Bode Adebowale Olukolu, Ph.D.

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Assistant Professor
  Entomology and Plant Pathology
Office: 352 Plant Biotech
Phone: (864) 650-3310

  • Quantitatively inherited or complex traits are typically the most important traits for crop production and quality, and are often adversely affected by biotic and abiotic stresses in unpredictable ways. The complexities of interactions underlying these traits are particularly apparent in plant systems with their dynamic and plastic genomes that must control adaptation to stress in their sessile state. To tackle these issues, Dr. Olukoluís research interests encompass molecular genetics, genomics, bioinformatics and quantitative genetics. By integrating quantitative genetics and the more recent genomic technologies, he seeks to understand the genetic and molecular mechanisms controlling important traits. This approach aims to facilitate more targeted and rapid strategies for crop improvement.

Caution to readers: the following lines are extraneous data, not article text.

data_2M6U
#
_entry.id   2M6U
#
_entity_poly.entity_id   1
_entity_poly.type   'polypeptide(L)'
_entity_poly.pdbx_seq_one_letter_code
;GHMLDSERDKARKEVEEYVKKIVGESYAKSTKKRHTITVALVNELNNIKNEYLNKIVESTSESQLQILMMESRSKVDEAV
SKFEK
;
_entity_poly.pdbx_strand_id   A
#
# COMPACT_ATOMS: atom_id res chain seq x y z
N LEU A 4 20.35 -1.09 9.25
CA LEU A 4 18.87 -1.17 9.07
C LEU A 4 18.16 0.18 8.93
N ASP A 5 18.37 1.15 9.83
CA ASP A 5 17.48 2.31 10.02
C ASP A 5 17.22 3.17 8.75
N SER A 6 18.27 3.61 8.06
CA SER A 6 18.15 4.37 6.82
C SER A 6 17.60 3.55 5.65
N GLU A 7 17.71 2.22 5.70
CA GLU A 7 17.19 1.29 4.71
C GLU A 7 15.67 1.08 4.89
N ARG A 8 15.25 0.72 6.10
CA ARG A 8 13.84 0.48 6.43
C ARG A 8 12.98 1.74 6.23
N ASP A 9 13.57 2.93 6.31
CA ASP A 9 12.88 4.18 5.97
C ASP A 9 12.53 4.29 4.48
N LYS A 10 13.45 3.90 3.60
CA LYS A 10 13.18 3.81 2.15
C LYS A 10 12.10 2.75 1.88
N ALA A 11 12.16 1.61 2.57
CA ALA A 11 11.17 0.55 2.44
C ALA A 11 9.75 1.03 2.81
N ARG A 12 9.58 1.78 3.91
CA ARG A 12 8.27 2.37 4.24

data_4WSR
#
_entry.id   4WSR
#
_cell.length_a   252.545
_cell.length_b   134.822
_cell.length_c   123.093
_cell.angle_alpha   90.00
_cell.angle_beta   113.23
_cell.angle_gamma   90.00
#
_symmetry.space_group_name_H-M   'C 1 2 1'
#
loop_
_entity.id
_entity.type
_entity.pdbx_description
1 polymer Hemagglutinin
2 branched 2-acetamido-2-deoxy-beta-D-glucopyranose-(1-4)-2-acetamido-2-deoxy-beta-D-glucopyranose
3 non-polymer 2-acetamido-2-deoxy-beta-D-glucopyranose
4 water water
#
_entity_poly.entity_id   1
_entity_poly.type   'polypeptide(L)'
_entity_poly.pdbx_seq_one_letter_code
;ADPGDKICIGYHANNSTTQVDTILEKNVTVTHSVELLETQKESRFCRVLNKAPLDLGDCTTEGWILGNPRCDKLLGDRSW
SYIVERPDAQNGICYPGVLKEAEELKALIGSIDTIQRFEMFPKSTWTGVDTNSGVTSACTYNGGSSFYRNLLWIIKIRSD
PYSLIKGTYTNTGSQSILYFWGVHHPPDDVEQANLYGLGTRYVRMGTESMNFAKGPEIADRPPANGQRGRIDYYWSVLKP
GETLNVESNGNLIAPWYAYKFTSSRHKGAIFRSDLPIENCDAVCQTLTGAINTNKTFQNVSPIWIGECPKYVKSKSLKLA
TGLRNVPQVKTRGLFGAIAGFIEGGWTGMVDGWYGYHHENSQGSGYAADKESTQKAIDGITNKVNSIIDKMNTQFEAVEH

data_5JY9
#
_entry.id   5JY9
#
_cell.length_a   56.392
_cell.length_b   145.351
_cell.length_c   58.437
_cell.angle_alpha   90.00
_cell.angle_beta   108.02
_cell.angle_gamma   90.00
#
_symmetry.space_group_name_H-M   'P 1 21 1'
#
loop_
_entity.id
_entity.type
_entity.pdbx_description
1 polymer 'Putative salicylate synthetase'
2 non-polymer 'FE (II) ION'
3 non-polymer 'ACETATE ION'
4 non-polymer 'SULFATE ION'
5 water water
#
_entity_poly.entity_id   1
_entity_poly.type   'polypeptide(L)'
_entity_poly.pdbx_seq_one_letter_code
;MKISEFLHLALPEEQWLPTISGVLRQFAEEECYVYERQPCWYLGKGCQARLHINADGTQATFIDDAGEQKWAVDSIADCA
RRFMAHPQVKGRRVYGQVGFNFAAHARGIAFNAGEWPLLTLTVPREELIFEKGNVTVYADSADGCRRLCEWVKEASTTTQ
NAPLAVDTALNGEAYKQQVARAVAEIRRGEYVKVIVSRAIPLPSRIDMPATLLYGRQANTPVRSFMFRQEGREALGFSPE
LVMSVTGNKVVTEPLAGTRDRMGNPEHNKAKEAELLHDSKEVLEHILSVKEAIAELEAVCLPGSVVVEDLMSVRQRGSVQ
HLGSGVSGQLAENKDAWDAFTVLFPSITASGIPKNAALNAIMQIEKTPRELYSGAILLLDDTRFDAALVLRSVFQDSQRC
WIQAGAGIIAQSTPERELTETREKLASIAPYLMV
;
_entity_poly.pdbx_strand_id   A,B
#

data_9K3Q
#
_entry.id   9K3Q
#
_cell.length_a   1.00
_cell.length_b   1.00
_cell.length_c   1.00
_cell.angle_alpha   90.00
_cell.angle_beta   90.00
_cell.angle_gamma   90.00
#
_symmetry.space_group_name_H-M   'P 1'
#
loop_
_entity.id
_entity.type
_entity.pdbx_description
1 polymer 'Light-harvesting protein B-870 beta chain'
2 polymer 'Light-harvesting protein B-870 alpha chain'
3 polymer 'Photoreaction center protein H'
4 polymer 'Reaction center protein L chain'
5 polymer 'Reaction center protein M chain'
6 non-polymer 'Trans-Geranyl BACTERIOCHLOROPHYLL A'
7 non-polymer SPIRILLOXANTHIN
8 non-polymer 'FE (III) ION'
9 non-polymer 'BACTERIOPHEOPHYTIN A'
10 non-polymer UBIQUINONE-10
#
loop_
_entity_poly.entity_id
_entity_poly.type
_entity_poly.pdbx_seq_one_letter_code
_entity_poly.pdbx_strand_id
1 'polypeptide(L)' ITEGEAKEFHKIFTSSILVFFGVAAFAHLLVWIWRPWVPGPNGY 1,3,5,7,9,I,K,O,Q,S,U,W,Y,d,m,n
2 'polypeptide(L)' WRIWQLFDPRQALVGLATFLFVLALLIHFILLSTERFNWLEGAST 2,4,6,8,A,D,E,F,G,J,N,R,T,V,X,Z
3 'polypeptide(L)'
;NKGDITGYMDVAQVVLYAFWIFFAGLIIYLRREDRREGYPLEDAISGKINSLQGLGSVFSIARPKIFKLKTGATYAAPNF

Biographical sketch

Dr. Olukolu started his career at the International Institute of Tropical Agriculture (IITA) in Nigeria evaluating genetic and phenotypic diversity in an under-utilized crop, Bambara groundnut, in sub-Saharan Africa. While at IITA, he also studied the genetics and breeding of bananas and plantains. Bode completed his PhD at Clemson University, SC, where he worked on the genetics of chilling requirement and dormancy bud break in stone fruits. Subsequently, he joined the American Chestnut Restoration program to map for resistance in chestnut blight and root rot. He worked on maize for four years as a postdoc and now works on sweetpotato and potato.

Recent Publications


Ph.D., Clemson University